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People v. Cooper

Court of Appeals of Michigan

January 22, 2015

JAMES GRAHAM COOPER, JR., Defendant-Appellant

Page 453

Lenawee Circuit Court. LC No. 13-016293-FC.



Before: Christopher M. Murray, P.J., and Henry William Saad and Kirsten Frank Kelly, JJ.


Page 454

[309 Mich.App. 76] Christopher M. Murray, P.J.

Defendant appeals as of right his jury trial convictions of first-degree home invasion, MCL 750.110a(2), assault with intent to commit murder, MCL 750.83, and torture, MCL 750.85. Defendant was sentenced to 320 to 640 months' imprisonment for first-degree home invasion, life in prison for assault with intent to commit murder, and 900 to 1,800 months' imprisonment

Page 455

for torture. Defendant was sentenced as a twelfth-offense habitual offender, MCL 769.12. We affirm.


We review thousands of criminal cases each year. Unfortunately, far too many involve murder or other severe criminal depravity. This case is among the worst. The facts presented to the jury were established in large part by the victim, who unequivocally identified defendant as the main attacker. Also testifying against defendant were two of his former associates, both of whom provided the background leading to this truly horrific attack. We conclude that none of defendant's arguments has any merit. Consequently, we affirm all the challenged rulings of the trial court.


Typical of many of the violent crimes committed in this state, the events leading to this case started off with the use of illegal narcotics, and quickly led to an escalation of criminal activity. In December 2012, the victim, Henry Merritt, allowed his adult daughter, Jessica Tabernero, and her daughter to live in his home with him. Tabernero had a bad drug addiction. After her work ended at a local bar in the early morning hours of December 30, 2012, Tabernero went to the home of defendant's brother-in-law, Eric Williams, where defendant also lived, and began [309 Mich.App. 77] using crack cocaine. Also present were defendant; defendant's wife, Leah Cooper; Williams; and Jessica Miller. All were, and had been, ingesting significant amounts of crack cocaine. Soon after her arrival, defendant asked Tabernero to have sex with Leah as a birthday present to her; she agreed, and after doing so she exited the room and began showing signs of overdosing. While in that condition she stated that her father had raped her. Hearing this, defendant asked for her father's name and address, left the house and picked up Leondre McCarver, defendant's drug supplier, and proceeded to Merritt's home.

Thus, in the early morning of December 30, 2012, Merritt heard a noise that sounded like a loud boom coming from his kitchen. Merritt went to his kitchen and saw two men, a black man and a white man. Merritt identified the white man as defendant, though he had never seen either man before.[1] Merritt asked the two men why they were in his home, to which they responded, " 'We're here to do a job.'" After this interaction, Merritt was " subdued by both of them and beat unmercifully around [his] face area." The men then took Merritt to his bedroom, where defendant accused Merritt of having sex with Tabernero. Merritt told them that he did not have sex with his daughter,[2] but that his ex-wife's husband had done so.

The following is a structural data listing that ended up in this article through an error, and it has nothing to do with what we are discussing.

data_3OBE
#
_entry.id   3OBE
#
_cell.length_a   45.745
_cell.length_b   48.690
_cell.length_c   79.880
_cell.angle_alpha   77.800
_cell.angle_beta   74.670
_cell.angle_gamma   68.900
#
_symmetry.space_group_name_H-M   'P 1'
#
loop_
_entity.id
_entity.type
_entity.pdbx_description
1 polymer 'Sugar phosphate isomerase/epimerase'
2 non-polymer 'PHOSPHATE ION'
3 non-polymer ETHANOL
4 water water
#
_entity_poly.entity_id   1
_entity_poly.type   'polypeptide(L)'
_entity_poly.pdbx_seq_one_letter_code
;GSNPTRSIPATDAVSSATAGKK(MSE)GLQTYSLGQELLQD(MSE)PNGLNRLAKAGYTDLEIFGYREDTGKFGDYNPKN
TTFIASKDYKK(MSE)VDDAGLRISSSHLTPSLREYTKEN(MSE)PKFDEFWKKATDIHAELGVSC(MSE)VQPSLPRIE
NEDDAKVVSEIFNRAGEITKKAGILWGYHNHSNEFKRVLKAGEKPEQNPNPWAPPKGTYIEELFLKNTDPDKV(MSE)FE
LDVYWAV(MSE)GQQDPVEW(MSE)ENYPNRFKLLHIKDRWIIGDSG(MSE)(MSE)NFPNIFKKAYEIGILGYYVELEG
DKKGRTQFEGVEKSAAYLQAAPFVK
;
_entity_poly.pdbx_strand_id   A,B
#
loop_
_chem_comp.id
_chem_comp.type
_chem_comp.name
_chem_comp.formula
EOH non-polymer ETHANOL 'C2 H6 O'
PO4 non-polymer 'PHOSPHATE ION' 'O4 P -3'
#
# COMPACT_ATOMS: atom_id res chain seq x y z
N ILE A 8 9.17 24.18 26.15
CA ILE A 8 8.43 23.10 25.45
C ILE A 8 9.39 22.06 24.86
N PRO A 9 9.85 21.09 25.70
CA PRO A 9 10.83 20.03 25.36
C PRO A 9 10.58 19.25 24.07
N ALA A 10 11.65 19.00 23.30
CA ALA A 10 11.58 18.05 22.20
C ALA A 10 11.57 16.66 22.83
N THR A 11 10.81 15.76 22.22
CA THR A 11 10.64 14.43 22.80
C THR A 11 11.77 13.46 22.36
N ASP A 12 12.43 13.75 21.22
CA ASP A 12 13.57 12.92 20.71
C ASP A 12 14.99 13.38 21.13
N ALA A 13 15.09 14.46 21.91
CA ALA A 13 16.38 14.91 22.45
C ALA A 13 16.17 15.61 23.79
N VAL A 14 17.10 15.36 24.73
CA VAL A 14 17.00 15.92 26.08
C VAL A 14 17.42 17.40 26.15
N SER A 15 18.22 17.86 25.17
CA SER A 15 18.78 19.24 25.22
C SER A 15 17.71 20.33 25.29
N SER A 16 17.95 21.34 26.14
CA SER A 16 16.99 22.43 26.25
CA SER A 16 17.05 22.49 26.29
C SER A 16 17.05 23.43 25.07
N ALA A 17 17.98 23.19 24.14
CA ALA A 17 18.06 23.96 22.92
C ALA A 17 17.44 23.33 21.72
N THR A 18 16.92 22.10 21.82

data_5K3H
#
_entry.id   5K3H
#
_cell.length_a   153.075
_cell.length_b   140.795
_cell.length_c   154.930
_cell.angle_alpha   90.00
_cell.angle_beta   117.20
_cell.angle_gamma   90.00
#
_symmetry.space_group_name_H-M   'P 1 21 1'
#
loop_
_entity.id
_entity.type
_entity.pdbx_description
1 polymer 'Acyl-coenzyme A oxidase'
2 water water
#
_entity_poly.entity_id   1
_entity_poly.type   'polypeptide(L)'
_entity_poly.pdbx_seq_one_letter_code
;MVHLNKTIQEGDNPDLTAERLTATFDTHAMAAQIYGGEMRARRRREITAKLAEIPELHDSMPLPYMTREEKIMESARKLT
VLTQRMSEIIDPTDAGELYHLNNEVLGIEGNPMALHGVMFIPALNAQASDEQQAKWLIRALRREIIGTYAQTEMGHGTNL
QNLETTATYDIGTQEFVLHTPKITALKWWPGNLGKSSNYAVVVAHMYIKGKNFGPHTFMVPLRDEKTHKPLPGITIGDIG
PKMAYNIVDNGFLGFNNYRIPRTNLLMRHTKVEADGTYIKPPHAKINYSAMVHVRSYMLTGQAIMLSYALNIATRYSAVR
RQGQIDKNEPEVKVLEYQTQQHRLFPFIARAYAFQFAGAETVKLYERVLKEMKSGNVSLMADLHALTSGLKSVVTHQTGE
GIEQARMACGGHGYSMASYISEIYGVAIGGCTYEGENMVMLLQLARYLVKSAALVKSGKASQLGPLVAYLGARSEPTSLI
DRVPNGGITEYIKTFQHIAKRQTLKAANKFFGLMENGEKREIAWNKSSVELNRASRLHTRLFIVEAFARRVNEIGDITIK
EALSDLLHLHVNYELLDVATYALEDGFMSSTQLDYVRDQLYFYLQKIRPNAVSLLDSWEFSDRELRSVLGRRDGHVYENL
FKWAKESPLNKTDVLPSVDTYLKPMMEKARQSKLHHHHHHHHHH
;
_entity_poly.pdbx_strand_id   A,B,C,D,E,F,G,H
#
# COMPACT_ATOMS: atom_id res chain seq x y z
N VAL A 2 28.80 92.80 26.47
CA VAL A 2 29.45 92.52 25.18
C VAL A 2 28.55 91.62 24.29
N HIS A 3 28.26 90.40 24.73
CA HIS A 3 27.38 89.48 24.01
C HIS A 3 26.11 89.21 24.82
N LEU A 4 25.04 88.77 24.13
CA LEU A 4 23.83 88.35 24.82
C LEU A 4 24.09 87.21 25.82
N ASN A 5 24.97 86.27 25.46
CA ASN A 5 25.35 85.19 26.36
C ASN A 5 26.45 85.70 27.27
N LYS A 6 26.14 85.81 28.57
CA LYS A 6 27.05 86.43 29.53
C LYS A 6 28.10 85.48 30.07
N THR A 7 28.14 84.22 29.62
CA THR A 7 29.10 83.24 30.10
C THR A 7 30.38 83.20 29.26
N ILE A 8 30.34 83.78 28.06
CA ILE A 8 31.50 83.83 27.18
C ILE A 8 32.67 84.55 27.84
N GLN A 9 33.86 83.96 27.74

Undeterred by Merritt's statement, both men continued to beat and choke Merritt while also continuing to accuse him of having sex with Tabernero. Defendant told Merritt that if he had " anything to do with sex" in his home, defendant was going to kill him. After this, [309 Mich.App. 78] Merritt was in and out of consciousness. Eventually, the two men dragged Merritt to the bathroom, " [f]orcibly," with a belt around his neck. Defendant and McCarver continued to beat Merritt in the bathroom.

Defendant then put Merritt in the bathtub, continued punching Merritt, and told McCarver to get a gas can that was just

Page 456

outside Merritt's house. Defendant then doused Merritt with gasoline and said, " 'You're going to feel it, you're going to feel the wrath of me, you're going to feel the pain.'" Defendant then lit Merritt on fire. Merritt's neck was the only part of his body that caught on fire.

Merritt prayed " the whole time out loud and to [himself] asking God to help [him] . . . ." The pain from the fire was indescribably hot, and Merritt endured the heat until the gasoline burned itself out. To help with the pain, Merritt turned on the shower. Defendant reacted violently after Merritt turned on the water, punching him repeatedly. After that, defendant repeatedly hit Merritt's head with a hammer. Merritt was lit on fire again, burning his neck and upper back. Eventually, defendant and McCarver left the bathroom, and Merritt moved a dresser to block the bathroom door. However, both men obtained reentry after they broke the door down.